One of the most interesting reports is that of Eleonora's Falcon at Heacham Norfolk from 7th October until 4th November 2020. I'll follow this one with interest after dipping the Winterton bird that as yet hasn't made the official report file. I don't recall any published sightings of the Heacham bird and to my memory we could still travel to Norfolk back in October so I'll be interested in seeing more detail of this report. Many a lister would have welcomed the chance to add this elusive bird but let's see how the circulation goes.

The Tiree Yellow-bellied Flycatcher has been submitted and remains IC. as does the Tennessee Warbler on Yell and the Blackpoll Warbler on Mainland Shetland.

The House Crow that spent time in Kent last year remains IC too.

Green Warbler was reported from Fair Isle in June last year and that remains IC at this point.

Three different Aquatic Warblers are IC from last year. Lundy, Dorset and Hampshire all represented here.

Sykes's Warbler have two reports still being considered. One from my home county of Essex dating back to 2002 and another from Caithness in 2017.

No fewer than five Lanceolated Warbler reports are being considered along with Pallas's Grasshopper Warblers.

Scotlands crowd pleasing Western Orphean Warbler forms part of the 460 records still being debated or still to be debated as is the Nothumberland Asian Desert Warbler.

Eleven Eastern Subalpine Warblers remain on the IC list dating from 2004 - 2020

A Moltoni's Warbler on Shetland is awating it's acceptance as are any of the four reports of Short-toed Treecreeper all from Dungeness in 2020.

Thrushes account for seventeen of the 460 reports that remain in circulation and include Black-throated,  Siberian, White's, Swainson's and Eyebrowed. with no 2020 records yet moved to OK.

Two Thrush Nightingales remain IC from June 2020 and August 2020.

Shetlands East Siberian Wagtail from October last year is added to a list of Wagtails in IC that includes another fourteen birds.

Two Tawny Pipits have made the WIP with one in Sussex and one in Porthgwarra last year being reported.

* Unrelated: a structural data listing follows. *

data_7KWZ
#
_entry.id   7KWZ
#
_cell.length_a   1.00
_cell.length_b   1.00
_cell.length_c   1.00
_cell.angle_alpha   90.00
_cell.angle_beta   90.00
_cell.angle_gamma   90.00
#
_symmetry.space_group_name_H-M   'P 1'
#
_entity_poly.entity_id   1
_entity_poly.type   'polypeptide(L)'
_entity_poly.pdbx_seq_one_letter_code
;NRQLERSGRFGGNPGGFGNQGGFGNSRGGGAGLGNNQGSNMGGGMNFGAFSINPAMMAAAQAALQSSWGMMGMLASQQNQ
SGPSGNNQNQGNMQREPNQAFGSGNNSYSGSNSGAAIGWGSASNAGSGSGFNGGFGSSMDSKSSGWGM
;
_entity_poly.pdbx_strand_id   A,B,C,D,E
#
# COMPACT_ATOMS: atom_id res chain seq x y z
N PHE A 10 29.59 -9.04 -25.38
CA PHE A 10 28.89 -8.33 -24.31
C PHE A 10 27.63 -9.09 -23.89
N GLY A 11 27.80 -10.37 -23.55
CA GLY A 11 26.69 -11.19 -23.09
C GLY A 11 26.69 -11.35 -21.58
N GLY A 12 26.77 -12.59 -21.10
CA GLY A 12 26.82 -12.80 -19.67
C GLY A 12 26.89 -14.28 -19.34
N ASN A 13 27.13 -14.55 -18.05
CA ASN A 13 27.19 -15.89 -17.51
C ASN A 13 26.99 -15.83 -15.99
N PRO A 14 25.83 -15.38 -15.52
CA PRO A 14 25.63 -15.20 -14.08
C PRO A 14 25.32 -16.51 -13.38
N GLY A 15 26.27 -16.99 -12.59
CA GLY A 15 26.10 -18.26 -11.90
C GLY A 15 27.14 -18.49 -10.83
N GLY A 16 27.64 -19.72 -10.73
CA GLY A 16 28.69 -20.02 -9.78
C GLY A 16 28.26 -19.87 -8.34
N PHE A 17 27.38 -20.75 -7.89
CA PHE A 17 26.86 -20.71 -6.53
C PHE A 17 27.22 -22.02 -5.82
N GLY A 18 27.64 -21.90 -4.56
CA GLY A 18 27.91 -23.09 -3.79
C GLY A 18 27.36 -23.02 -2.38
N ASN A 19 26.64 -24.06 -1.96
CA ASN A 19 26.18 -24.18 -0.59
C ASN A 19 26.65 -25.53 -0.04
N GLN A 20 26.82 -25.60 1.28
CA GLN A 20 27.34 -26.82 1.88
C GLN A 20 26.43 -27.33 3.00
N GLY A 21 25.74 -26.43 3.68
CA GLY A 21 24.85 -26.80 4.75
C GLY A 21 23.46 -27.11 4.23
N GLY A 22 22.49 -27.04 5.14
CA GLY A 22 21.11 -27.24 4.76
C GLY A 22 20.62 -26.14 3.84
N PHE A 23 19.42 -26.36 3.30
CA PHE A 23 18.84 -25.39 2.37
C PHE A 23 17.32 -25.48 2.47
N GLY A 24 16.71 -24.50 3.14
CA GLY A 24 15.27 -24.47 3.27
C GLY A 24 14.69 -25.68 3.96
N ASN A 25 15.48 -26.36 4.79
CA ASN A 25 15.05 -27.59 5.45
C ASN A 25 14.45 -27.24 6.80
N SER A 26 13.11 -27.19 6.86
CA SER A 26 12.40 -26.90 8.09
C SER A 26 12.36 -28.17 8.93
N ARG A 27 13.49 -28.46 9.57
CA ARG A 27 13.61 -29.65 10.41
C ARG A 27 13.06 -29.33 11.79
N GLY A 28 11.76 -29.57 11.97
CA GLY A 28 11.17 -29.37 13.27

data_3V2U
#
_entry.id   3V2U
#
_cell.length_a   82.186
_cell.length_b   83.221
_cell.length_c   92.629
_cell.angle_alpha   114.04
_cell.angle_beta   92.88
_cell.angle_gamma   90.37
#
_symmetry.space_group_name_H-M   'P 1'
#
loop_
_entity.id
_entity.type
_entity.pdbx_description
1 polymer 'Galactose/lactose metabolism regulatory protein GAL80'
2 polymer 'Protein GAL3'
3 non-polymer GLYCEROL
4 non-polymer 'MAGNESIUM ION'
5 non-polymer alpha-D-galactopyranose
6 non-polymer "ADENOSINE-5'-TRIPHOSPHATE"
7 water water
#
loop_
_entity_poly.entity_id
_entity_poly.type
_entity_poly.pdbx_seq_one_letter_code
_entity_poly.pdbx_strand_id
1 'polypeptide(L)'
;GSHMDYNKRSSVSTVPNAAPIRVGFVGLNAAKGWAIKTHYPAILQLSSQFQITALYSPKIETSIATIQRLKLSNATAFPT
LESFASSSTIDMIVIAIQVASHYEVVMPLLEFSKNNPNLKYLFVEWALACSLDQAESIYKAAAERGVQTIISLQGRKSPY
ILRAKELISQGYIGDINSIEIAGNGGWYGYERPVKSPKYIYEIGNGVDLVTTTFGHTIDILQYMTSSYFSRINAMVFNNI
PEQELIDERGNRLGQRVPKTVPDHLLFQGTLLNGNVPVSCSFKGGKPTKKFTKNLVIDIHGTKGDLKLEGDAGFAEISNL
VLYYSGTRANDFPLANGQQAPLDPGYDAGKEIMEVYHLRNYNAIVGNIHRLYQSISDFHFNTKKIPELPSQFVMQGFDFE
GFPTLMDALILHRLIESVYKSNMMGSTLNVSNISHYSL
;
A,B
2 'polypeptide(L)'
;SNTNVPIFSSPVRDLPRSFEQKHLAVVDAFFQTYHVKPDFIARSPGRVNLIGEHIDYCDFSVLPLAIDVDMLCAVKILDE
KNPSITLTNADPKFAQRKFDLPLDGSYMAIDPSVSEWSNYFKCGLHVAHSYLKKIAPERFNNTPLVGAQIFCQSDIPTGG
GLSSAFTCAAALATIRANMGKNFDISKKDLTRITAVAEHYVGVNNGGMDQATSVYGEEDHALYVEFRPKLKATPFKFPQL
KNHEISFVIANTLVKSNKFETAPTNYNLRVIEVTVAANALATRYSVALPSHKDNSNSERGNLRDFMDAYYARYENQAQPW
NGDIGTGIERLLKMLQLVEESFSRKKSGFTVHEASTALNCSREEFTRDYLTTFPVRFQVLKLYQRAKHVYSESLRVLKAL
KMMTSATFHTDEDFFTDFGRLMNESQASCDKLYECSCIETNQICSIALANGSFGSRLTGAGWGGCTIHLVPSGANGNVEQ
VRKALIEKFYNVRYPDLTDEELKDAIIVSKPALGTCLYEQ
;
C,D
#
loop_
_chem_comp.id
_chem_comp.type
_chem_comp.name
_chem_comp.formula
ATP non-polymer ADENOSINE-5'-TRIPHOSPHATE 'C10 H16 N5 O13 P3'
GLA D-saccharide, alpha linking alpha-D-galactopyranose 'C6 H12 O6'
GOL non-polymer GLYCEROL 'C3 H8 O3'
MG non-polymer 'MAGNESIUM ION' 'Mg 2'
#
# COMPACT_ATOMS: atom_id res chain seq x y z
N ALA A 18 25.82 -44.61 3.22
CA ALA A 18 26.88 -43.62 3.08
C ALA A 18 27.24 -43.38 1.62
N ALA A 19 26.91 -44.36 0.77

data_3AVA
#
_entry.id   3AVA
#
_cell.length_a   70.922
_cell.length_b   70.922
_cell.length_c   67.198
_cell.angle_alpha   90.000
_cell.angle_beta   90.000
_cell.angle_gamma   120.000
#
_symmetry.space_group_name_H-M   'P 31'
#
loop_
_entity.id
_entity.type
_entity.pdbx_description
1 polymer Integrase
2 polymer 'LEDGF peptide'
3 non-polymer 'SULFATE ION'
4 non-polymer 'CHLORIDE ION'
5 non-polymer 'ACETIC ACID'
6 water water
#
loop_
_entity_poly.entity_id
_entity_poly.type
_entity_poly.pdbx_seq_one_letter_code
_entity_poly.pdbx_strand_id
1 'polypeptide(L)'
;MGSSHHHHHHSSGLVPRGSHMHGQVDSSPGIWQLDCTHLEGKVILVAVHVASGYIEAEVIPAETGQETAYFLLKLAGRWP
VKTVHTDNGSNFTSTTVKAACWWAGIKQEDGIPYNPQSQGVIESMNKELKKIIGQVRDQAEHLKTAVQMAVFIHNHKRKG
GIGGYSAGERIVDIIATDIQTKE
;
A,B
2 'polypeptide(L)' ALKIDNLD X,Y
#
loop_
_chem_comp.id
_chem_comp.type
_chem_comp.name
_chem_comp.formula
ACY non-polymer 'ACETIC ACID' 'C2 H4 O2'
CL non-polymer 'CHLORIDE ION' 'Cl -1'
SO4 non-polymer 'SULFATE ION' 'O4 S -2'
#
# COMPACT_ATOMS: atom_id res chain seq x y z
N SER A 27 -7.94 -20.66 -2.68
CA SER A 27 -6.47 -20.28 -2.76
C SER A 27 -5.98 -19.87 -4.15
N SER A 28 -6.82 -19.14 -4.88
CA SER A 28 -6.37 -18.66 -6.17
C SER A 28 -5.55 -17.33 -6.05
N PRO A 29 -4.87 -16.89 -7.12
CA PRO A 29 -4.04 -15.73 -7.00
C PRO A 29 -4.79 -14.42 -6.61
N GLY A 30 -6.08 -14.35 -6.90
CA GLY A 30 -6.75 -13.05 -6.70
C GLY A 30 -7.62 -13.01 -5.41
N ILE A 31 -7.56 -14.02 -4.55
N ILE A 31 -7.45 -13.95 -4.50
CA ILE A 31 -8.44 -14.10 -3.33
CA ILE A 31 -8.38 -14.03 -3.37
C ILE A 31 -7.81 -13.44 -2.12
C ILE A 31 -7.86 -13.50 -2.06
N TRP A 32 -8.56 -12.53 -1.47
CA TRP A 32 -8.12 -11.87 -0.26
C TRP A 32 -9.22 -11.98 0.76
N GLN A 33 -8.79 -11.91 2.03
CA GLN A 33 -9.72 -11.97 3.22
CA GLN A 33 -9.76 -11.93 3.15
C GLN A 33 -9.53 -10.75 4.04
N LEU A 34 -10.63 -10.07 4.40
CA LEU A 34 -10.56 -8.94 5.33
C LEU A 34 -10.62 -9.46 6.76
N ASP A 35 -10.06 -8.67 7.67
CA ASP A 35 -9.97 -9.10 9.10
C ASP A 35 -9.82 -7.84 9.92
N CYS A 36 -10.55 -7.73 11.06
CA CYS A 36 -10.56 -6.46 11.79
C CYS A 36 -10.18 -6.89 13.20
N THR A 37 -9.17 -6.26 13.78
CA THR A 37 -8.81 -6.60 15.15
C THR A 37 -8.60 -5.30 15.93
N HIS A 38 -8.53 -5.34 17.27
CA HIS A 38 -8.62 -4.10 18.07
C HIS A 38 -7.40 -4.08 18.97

White-throated Sparrow and Rose-breasted Grosbeak make up the last of the more interesting reports.


So that's my summary of the latest WIP file

I found it interesting to study and make the above notes and await the next one.

I am left wondering why some reports take so long to gain acceptance and why some are left so long in circulation ...can that much really change over time?  I guess if you're waiting for DNA results then yes or if you've put it out to an overseas expert more familiar with species maybe but I would have thought many of the 460 could be agreed upon without too much debate.

You can view the full WIP report here ......BBRC

Wednesday 6 January 2021

Another year another list another lockdown

I had considered not blogging this year but then having looked back over previous years I found the diary format I adopt quite good in terms of refreshing my memory of days out, places visited and birds seen  so for now I plan to continue purely for that reason and if somebody else gets any pleasure from it then that's great too.

And so to the year of 2021.

We moved into the new year with Essex sitting in Tier 4 with a reported high case level of Covid-19 and that's had a marked effect on the family over Christmas and New Year and made for a very quiet and at times lonely festive break. The tier system has also impacted on my birding activity. The tier four restrictions permit local exercise and so my year started locally and not at the coast as is usual. I expected a much lower day one count but by birding the Lee Valley CP I managed a respectable 64 species with the highlights being Cattle Egret on Hook Marsh, a pair of Smew on Seventy Acre lake, a flock of White-fronted Geese at Holyfield farm a couple of Peregrines and a Short-eared Owl at Gunpowder park. On the way home I picked up another three year ticks with Kingfisher, Goosander and Mandarin on Connaught Waters in Epping Forest to give me a total day one list of 67 different species seen.